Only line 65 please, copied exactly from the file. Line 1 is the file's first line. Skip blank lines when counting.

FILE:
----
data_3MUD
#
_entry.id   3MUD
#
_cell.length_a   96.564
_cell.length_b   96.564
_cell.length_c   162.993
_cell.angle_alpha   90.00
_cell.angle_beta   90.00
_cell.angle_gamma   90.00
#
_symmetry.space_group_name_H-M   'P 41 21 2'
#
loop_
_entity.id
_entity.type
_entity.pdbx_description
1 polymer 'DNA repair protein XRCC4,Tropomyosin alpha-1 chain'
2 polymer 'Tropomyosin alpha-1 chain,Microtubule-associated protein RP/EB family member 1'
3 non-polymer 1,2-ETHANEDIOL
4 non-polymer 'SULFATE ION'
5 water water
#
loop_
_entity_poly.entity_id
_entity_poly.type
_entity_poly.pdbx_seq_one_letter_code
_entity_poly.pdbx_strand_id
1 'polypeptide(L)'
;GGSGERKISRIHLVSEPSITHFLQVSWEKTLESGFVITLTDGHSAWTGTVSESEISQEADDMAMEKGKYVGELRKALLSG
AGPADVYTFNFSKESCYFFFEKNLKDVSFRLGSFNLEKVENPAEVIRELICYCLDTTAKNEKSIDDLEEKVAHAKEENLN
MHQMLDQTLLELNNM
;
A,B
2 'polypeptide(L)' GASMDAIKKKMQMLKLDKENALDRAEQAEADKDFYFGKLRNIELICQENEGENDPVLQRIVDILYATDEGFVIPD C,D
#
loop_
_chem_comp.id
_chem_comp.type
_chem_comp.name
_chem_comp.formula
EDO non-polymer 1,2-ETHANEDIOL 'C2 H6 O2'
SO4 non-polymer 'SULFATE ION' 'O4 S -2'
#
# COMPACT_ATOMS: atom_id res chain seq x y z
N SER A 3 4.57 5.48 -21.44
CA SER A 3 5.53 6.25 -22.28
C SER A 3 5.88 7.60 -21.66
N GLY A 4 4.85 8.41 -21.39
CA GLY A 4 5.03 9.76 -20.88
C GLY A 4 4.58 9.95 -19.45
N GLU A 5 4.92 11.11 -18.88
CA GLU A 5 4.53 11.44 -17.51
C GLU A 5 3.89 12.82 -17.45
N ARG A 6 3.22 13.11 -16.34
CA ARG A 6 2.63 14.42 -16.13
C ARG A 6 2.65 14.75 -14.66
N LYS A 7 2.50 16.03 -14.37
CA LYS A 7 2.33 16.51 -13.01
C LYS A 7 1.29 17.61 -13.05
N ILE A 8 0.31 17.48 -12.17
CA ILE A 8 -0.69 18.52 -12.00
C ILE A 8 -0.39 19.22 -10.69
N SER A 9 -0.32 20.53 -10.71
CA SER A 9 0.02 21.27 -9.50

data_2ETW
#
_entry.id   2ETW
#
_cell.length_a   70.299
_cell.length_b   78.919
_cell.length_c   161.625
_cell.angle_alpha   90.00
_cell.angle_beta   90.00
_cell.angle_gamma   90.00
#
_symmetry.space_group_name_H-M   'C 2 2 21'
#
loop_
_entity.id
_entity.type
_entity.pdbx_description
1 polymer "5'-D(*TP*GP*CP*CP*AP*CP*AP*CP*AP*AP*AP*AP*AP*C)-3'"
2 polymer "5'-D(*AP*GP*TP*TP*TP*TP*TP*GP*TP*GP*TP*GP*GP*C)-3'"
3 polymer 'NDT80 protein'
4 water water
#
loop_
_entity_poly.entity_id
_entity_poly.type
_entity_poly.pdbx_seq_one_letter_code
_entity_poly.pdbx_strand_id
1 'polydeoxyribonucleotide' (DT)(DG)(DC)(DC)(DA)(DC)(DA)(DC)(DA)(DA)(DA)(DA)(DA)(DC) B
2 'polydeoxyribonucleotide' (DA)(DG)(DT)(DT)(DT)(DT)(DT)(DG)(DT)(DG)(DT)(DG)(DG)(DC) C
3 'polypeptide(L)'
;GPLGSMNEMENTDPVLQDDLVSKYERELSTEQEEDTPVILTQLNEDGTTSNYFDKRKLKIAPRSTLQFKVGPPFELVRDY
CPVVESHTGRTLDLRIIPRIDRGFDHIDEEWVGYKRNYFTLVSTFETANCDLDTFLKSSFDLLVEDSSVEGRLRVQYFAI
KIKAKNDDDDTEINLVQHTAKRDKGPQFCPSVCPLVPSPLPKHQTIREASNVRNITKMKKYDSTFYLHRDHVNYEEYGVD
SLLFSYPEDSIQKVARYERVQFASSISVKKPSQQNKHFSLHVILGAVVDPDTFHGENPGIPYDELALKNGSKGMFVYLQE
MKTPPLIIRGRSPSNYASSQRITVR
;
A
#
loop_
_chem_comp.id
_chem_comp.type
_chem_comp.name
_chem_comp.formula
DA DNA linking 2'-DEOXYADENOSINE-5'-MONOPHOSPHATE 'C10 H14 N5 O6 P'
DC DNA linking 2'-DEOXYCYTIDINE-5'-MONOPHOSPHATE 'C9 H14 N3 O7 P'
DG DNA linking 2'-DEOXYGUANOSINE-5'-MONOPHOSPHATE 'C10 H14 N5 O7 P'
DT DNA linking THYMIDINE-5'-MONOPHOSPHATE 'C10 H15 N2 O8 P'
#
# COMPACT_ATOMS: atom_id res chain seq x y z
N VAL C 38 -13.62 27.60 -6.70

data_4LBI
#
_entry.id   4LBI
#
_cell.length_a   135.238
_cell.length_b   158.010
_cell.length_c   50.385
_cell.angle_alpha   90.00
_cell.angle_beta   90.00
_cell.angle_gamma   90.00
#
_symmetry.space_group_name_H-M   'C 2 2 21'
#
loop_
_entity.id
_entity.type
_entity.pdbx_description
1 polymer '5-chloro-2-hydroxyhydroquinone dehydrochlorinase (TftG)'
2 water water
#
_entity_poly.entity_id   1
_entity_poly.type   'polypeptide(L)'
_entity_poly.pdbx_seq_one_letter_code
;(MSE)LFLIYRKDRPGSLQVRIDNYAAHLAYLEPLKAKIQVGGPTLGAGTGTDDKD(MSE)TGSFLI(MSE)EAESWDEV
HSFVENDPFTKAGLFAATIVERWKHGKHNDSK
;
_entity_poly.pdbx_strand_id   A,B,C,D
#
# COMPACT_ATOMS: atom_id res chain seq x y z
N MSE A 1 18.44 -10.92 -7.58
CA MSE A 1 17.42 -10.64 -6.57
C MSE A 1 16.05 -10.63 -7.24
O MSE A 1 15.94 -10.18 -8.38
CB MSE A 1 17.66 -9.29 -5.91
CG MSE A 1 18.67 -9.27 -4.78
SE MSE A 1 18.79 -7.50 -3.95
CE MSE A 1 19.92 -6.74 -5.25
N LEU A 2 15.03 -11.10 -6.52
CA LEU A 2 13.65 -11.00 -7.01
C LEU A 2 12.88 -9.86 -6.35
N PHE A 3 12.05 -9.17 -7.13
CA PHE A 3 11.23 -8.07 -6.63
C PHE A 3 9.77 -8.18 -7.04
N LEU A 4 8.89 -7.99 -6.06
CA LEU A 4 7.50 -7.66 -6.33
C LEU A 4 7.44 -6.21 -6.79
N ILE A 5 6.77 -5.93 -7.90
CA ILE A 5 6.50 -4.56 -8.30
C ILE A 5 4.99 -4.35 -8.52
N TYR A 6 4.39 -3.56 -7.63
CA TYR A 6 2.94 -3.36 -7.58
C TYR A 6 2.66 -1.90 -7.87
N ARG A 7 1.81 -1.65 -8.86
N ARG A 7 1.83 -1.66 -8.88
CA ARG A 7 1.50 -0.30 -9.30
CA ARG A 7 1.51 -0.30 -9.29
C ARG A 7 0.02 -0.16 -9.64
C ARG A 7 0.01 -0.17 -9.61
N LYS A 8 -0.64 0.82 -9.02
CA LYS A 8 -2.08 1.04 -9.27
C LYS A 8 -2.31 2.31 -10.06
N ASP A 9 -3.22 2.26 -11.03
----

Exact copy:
CA SER A 9 0.02 21.27 -9.50